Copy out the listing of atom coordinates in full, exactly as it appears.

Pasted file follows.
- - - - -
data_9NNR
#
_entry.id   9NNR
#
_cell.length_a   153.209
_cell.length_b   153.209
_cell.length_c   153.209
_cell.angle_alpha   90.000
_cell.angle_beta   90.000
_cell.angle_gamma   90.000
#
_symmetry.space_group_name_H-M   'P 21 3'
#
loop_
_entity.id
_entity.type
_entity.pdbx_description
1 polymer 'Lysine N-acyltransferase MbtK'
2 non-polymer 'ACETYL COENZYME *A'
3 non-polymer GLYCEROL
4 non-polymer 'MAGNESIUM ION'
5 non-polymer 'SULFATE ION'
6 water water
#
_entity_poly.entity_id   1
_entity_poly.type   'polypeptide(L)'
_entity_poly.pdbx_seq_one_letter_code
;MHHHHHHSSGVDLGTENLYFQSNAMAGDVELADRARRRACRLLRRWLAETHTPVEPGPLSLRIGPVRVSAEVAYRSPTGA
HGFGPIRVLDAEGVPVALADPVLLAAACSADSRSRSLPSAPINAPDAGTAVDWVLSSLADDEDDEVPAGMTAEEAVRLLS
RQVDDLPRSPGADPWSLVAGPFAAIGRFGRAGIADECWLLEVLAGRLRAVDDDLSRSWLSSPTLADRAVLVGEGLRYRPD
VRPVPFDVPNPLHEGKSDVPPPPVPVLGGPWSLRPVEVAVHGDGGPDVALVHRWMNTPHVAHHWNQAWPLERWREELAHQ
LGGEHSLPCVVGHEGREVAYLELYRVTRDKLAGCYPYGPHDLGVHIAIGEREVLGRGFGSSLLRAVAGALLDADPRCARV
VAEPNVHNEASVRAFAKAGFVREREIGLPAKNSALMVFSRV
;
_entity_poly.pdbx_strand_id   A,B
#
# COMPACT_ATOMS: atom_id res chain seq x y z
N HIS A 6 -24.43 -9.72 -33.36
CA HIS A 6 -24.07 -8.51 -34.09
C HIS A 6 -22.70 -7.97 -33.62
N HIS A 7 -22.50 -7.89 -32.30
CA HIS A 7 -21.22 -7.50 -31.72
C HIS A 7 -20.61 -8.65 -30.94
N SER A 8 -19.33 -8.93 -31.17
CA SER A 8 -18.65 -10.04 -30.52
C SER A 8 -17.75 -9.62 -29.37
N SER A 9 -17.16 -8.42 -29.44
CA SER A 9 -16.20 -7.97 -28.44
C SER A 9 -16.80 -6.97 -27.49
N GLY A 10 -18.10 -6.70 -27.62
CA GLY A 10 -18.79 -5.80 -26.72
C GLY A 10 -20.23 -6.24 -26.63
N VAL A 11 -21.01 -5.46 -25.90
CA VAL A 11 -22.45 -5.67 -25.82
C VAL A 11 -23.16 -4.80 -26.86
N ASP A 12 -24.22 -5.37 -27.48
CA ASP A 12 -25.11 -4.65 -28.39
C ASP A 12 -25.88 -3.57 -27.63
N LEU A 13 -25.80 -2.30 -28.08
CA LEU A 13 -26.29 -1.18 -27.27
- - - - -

data_9NNR
#
_entry.id   9NNR
#
_cell.length_a   153.209
_cell.length_b   153.209
_cell.length_c   153.209
_cell.angle_alpha   90.000
_cell.angle_beta   90.000
_cell.angle_gamma   90.000
#
_symmetry.space_group_name_H-M   'P 21 3'
#
loop_
_entity.id
_entity.type
_entity.pdbx_description
1 polymer 'Lysine N-acyltransferase MbtK'
2 non-polymer 'ACETYL COENZYME *A'
3 non-polymer GLYCEROL
4 non-polymer 'MAGNESIUM ION'
5 non-polymer 'SULFATE ION'
6 water water
#
_entity_poly.entity_id   1
_entity_poly.type   'polypeptide(L)'
_entity_poly.pdbx_seq_one_letter_code
;MHHHHHHSSGVDLGTENLYFQSNAMAGDVELADRARRRACRLLRRWLAETHTPVEPGPLSLRIGPVRVSAEVAYRSPTGA
HGFGPIRVLDAEGVPVALADPVLLAAACSADSRSRSLPSAPINAPDAGTAVDWVLSSLADDEDDEVPAGMTAEEAVRLLS
RQVDDLPRSPGADPWSLVAGPFAAIGRFGRAGIADECWLLEVLAGRLRAVDDDLSRSWLSSPTLADRAVLVGEGLRYRPD
VRPVPFDVPNPLHEGKSDVPPPPVPVLGGPWSLRPVEVAVHGDGGPDVALVHRWMNTPHVAHHWNQAWPLERWREELAHQ
LGGEHSLPCVVGHEGREVAYLELYRVTRDKLAGCYPYGPHDLGVHIAIGEREVLGRGFGSSLLRAVAGALLDADPRCARV
VAEPNVHNEASVRAFAKAGFVREREIGLPAKNSALMVFSRV
;
_entity_poly.pdbx_strand_id   A,B
#
# COMPACT_ATOMS: atom_id res chain seq x y z
N HIS A 6 -24.43 -9.72 -33.36
CA HIS A 6 -24.07 -8.51 -34.09
C HIS A 6 -22.70 -7.97 -33.62
N HIS A 7 -22.50 -7.89 -32.30
CA HIS A 7 -21.22 -7.50 -31.72
C HIS A 7 -20.61 -8.65 -30.94
N SER A 8 -19.33 -8.93 -31.17
CA SER A 8 -18.65 -10.04 -30.52
C SER A 8 -17.75 -9.62 -29.37
N SER A 9 -17.16 -8.42 -29.44
CA SER A 9 -16.20 -7.97 -28.44
C SER A 9 -16.80 -6.97 -27.49
N GLY A 10 -18.10 -6.70 -27.62
CA GLY A 10 -18.79 -5.80 -26.72
C GLY A 10 -20.23 -6.24 -26.63
N VAL A 11 -21.01 -5.46 -25.90
CA VAL A 11 -22.45 -5.67 -25.82
C VAL A 11 -23.16 -4.80 -26.86
N ASP A 12 -24.22 -5.37 -27.48
CA ASP A 12 -25.11 -4.65 -28.39
C ASP A 12 -25.88 -3.57 -27.63
N LEU A 13 -25.80 -2.30 -28.08
CA LEU A 13 -26.29 -1.18 -27.27